Police forensic expert Colonel Johannes Vermeulen holds a cricket bat while standing next to the door of murder accused Oscar Pistorius' toilet during cross-examination at the North Gauteng High Court in Pretoria on Wednesday, 12 March 2014. Pistorius, a double amputee, has said he used the bat to break down a locked toilet door through which he shot dead his girlfriend Reeva Steenkamp last year.He is on trial for premeditated murder. Pistorius has denied guilt, saying he mistook Steenkamp for an intruder. Picture: Werner Beukes/SAPA/Pool

Pretoria - Crime scene investigation was in the spotlight at the Oscar Pistorius trial on Wednesday.

Just over a year after the main investigating officer in the Paralympian’s murder trial admitted to compromising the crime scene and not wearing protective gear, another officer brought to the fore the police’s shoddy handling of crime scenes and evidence.

Under intense cross-examination by advocate Barry Roux SC on February 20 last year, former investigating officer Warrant Officer Hilton Botha was asked: “You were in the house without protective shoes right?”

His answer was “yes”.

Another question from Roux had been: “And you admit it compromised the scene?”

Botha’s response had been: “Yes, it was not deliberate.”

And, on Wednesday, shoe print marks that had not been on Pistorius’s toilet door when it was photographed on February 14 last year were clearly visible on the wooden door, which was brought into court, erected on a simulated frame of Pistorius’s toilet.

On the witness stand was Colonel Johannes Vermeulen, a commander of the material analysis section at the forensic science laboratory.

Vermeulen had earlier dealt a blow to Pistorius’s defence, saying there was no way the athlete could have been wearing his prosthetic legs when he bashed the wooden door with a cricket bat.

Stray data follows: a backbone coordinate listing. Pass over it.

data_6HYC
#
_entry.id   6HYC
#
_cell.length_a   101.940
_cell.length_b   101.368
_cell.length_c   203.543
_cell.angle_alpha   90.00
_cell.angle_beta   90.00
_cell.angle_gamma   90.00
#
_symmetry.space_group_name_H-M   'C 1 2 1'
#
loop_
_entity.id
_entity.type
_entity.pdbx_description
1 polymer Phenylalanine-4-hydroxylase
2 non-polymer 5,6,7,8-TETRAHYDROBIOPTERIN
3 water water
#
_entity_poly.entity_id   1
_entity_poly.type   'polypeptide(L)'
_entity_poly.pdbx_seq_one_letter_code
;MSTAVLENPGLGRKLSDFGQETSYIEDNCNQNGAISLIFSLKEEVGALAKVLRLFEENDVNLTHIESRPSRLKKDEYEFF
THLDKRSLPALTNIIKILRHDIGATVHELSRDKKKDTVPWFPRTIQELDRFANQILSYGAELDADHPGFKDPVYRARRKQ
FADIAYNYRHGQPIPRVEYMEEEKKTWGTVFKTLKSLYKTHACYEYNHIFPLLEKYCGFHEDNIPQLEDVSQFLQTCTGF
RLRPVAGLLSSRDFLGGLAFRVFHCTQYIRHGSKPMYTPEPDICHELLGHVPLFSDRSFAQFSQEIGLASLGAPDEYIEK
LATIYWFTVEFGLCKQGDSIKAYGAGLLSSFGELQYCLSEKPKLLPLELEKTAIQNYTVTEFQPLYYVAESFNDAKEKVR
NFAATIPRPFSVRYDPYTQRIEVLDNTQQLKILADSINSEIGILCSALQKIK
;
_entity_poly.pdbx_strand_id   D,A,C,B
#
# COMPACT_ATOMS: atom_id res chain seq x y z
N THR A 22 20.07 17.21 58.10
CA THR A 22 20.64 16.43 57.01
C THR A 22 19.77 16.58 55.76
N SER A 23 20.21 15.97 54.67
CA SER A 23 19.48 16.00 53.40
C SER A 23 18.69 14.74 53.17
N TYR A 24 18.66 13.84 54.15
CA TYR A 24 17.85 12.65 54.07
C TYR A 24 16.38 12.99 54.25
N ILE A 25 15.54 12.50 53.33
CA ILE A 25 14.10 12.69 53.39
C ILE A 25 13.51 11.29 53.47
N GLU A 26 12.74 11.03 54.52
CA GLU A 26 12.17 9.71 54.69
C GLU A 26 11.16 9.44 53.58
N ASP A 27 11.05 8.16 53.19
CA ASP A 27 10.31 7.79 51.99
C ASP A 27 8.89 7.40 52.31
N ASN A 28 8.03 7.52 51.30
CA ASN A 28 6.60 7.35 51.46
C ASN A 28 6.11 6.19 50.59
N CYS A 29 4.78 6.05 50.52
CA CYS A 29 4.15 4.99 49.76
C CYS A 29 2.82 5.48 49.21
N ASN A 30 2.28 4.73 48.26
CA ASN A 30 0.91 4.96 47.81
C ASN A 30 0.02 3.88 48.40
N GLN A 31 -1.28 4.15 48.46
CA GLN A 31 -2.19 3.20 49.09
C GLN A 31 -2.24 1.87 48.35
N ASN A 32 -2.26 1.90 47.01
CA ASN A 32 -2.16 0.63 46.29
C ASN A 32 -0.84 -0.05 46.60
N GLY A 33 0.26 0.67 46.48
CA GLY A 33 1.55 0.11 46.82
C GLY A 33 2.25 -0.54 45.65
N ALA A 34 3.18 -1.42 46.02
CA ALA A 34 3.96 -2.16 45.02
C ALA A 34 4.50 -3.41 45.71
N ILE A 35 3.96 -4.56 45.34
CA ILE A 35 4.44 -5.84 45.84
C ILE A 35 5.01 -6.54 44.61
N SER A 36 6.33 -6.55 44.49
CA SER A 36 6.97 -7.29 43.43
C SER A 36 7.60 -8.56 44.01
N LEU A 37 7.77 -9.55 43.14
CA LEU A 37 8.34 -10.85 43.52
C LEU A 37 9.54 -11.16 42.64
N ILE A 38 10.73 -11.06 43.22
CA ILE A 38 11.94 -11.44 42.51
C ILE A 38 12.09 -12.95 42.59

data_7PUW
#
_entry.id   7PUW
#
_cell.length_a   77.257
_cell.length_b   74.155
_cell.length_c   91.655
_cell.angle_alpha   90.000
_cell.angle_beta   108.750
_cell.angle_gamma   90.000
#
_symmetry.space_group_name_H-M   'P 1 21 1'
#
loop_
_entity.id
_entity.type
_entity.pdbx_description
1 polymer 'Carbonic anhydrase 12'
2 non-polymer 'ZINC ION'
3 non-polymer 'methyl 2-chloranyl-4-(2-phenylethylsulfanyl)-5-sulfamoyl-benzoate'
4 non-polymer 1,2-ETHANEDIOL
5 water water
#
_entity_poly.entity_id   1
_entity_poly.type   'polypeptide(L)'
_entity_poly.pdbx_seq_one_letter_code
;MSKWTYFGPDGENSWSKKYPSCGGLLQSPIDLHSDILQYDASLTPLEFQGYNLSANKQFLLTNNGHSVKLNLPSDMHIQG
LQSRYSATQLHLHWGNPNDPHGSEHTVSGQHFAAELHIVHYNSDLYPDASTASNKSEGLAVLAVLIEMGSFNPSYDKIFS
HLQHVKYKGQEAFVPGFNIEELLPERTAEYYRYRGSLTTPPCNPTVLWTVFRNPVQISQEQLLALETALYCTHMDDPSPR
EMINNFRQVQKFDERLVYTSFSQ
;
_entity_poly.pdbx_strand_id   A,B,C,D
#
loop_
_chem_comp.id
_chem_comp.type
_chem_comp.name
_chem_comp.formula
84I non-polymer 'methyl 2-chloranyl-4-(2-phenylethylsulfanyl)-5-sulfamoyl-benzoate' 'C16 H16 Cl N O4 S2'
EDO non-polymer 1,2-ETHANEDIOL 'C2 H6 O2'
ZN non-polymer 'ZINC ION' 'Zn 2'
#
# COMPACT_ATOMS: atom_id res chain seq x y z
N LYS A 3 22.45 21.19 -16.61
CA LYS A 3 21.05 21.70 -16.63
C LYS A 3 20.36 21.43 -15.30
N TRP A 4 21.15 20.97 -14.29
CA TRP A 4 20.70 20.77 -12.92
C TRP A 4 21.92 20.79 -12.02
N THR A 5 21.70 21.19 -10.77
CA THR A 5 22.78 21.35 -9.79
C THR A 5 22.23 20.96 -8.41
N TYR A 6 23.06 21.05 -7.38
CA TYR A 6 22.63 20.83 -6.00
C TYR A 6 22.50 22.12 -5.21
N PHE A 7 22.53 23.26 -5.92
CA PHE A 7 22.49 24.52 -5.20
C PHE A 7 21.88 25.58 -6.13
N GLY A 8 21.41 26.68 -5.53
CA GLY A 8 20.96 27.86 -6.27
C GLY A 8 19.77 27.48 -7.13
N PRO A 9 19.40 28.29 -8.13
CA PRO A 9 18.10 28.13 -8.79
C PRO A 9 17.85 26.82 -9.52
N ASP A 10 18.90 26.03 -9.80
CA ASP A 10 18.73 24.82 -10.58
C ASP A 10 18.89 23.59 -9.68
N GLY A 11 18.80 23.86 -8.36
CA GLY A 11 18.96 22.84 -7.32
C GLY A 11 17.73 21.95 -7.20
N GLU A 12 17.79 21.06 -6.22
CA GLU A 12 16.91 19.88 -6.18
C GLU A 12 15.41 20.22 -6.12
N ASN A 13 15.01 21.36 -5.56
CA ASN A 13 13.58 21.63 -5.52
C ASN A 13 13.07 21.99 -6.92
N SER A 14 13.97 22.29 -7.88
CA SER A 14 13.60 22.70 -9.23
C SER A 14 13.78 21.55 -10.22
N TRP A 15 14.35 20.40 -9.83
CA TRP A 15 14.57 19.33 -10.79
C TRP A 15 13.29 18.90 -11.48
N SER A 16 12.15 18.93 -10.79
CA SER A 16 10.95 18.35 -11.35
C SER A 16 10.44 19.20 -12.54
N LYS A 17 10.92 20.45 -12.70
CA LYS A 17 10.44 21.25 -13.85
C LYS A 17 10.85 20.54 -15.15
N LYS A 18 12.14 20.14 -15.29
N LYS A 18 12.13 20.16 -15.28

Pistorius, he said, had been on his stumps, according to his investigation on the marks on the door.

But the State’s bubble was burst when, under cross-examination, Roux pointed out that evidence could have been tampered with.

“We see on the photo (shown on screen in court) prints on a panel of the door which seem consistent with the footprints of a police shoe. How did that come about?” asked Roux.

Vermeulen replied: “I don’t know.”

Roux asked further: “Was the door you received (in April) in the same condition it was on February 14?” Vermeulen said “no”.

“I must admit it was not in the same condition. It was handled by several people and there was a footprint on it,” he said.

Asked to explain what had happened to the door between the day Pistorius fired shots at Reeva Steenkamp through the locked door and the time he received it for his investigations, Vermeulen said: “I cannot comment, I don’t know where the door was kept after it was collected from the scene.”

Said Roux: “This tells me this… while the door was in the safekeeping of forensic authorities, it somehow happened to have marks on it which did not exist on the 8th of March.”


The Star